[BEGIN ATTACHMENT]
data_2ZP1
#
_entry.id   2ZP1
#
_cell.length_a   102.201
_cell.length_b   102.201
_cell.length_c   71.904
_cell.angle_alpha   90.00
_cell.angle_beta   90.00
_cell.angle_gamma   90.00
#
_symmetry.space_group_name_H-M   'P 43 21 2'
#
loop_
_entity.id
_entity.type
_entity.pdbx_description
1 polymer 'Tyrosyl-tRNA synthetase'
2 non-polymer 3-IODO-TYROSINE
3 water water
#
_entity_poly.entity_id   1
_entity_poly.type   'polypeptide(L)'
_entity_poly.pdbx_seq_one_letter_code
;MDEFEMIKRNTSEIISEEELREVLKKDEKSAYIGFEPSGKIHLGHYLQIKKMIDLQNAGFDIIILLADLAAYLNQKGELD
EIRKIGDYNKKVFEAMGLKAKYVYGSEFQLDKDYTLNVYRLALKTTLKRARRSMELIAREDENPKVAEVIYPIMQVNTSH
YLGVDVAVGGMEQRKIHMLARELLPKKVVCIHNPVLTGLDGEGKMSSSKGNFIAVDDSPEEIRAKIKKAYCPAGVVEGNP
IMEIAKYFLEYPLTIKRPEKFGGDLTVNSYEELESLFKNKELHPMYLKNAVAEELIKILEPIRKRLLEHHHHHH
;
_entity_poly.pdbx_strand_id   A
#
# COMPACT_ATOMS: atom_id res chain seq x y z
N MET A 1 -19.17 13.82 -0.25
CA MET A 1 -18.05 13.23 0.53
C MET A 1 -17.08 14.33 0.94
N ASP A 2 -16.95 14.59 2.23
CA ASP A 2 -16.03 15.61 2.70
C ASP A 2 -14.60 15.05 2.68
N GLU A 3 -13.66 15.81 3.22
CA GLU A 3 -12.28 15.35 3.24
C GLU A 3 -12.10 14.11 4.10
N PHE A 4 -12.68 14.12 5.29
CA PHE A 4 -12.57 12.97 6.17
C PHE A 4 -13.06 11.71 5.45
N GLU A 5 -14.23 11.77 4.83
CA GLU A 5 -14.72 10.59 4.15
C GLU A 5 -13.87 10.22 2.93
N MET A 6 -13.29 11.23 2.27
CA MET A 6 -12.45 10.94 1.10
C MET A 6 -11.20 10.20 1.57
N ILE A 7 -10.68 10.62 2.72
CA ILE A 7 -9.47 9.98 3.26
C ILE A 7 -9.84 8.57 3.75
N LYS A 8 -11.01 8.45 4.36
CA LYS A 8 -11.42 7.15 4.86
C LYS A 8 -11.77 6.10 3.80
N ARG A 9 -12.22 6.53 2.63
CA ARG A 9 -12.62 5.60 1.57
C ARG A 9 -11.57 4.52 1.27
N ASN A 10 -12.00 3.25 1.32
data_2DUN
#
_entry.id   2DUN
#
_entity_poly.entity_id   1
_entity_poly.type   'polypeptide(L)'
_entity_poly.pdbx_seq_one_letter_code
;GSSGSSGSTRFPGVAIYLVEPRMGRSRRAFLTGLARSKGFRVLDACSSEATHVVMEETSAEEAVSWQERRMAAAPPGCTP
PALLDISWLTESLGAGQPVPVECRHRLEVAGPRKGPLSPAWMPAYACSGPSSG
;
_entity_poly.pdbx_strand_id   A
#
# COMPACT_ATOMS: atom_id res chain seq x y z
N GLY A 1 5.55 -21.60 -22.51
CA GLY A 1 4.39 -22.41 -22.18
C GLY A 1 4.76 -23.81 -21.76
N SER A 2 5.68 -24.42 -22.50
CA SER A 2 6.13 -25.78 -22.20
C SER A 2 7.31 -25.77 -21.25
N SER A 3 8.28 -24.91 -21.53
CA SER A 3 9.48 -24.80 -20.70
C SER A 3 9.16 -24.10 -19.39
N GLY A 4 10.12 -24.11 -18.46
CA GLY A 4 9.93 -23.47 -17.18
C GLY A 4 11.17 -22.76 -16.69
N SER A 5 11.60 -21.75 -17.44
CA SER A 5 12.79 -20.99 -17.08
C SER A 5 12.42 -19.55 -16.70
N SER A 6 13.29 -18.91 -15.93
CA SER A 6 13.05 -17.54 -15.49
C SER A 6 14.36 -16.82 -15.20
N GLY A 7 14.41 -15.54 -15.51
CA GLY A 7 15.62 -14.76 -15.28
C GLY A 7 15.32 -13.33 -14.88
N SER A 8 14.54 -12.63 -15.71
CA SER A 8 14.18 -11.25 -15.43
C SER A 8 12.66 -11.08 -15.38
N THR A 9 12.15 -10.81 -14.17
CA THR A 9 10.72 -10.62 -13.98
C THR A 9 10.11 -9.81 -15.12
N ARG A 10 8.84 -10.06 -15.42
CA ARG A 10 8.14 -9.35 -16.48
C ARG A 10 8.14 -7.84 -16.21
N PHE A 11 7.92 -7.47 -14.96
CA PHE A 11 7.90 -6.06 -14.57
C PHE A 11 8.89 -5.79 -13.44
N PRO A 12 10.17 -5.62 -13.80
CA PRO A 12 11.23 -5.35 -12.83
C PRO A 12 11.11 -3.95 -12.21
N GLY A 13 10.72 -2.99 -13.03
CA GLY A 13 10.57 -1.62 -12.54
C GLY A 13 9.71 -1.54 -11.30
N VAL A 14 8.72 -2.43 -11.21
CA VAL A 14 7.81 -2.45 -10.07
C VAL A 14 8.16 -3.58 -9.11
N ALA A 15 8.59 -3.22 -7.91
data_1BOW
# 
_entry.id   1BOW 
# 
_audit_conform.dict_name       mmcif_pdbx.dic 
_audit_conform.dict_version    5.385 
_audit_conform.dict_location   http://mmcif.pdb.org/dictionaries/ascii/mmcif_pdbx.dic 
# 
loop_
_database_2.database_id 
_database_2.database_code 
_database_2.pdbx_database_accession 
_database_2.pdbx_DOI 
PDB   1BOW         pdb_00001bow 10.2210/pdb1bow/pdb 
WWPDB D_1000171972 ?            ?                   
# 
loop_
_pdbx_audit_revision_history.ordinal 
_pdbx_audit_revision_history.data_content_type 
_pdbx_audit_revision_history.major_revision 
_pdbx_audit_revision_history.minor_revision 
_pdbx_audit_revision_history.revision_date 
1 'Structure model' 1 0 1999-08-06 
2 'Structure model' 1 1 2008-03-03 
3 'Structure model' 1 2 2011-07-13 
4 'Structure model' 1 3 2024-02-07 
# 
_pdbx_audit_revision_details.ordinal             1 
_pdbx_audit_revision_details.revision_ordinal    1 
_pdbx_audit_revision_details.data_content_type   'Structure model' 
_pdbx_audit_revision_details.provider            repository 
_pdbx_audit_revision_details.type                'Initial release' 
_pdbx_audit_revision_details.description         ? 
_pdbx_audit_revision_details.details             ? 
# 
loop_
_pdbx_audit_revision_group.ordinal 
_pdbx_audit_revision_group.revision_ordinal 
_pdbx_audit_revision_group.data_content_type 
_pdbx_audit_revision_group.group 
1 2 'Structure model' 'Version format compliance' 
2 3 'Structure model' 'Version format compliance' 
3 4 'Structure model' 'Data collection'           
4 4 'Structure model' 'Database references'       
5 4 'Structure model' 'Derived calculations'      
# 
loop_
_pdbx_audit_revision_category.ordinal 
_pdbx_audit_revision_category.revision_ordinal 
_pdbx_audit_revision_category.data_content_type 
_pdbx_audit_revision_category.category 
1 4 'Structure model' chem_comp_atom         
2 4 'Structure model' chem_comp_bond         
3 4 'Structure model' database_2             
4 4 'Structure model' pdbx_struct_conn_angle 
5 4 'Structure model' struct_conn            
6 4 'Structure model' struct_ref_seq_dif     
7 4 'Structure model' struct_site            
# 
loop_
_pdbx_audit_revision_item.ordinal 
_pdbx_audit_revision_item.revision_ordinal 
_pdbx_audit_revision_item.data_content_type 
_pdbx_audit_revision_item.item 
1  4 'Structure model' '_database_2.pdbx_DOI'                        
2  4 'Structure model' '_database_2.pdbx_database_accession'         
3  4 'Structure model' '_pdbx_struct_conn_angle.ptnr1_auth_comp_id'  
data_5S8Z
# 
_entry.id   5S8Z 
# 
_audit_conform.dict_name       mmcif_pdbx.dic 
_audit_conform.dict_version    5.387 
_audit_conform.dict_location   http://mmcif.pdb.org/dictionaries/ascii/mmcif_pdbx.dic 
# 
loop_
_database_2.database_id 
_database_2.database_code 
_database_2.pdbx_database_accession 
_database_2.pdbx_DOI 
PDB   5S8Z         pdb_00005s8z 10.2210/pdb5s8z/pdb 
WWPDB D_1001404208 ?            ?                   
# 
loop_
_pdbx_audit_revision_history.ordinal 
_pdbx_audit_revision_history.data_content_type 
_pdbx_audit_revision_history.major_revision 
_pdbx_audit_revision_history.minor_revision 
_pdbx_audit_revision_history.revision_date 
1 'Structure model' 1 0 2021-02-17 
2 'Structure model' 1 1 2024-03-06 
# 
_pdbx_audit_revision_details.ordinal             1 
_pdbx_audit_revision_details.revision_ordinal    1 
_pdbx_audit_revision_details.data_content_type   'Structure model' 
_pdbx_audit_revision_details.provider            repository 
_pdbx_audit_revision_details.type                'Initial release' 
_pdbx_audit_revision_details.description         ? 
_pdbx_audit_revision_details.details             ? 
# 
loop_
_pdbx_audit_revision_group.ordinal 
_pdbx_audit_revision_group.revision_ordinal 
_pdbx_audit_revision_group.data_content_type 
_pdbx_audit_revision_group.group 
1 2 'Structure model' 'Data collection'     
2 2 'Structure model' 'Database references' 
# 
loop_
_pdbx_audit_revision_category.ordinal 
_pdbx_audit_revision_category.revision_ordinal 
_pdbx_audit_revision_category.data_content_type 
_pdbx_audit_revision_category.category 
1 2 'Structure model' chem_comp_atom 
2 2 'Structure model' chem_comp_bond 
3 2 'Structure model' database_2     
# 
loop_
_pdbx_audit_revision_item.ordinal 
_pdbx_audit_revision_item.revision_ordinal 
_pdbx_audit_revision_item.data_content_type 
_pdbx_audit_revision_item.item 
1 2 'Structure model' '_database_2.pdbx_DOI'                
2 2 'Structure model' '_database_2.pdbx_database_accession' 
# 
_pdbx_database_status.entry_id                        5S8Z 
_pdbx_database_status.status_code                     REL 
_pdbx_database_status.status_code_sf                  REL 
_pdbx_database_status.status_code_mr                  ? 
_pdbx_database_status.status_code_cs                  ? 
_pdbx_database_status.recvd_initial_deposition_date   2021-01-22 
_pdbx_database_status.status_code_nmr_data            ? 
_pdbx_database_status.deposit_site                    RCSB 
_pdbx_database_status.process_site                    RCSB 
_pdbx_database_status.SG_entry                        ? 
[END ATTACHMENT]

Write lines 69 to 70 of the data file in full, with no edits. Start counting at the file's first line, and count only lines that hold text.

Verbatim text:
PALLDISWLTESLGAGQPVPVECRHRLEVAGPRKGPLSPAWMPAYACSGPSSG
;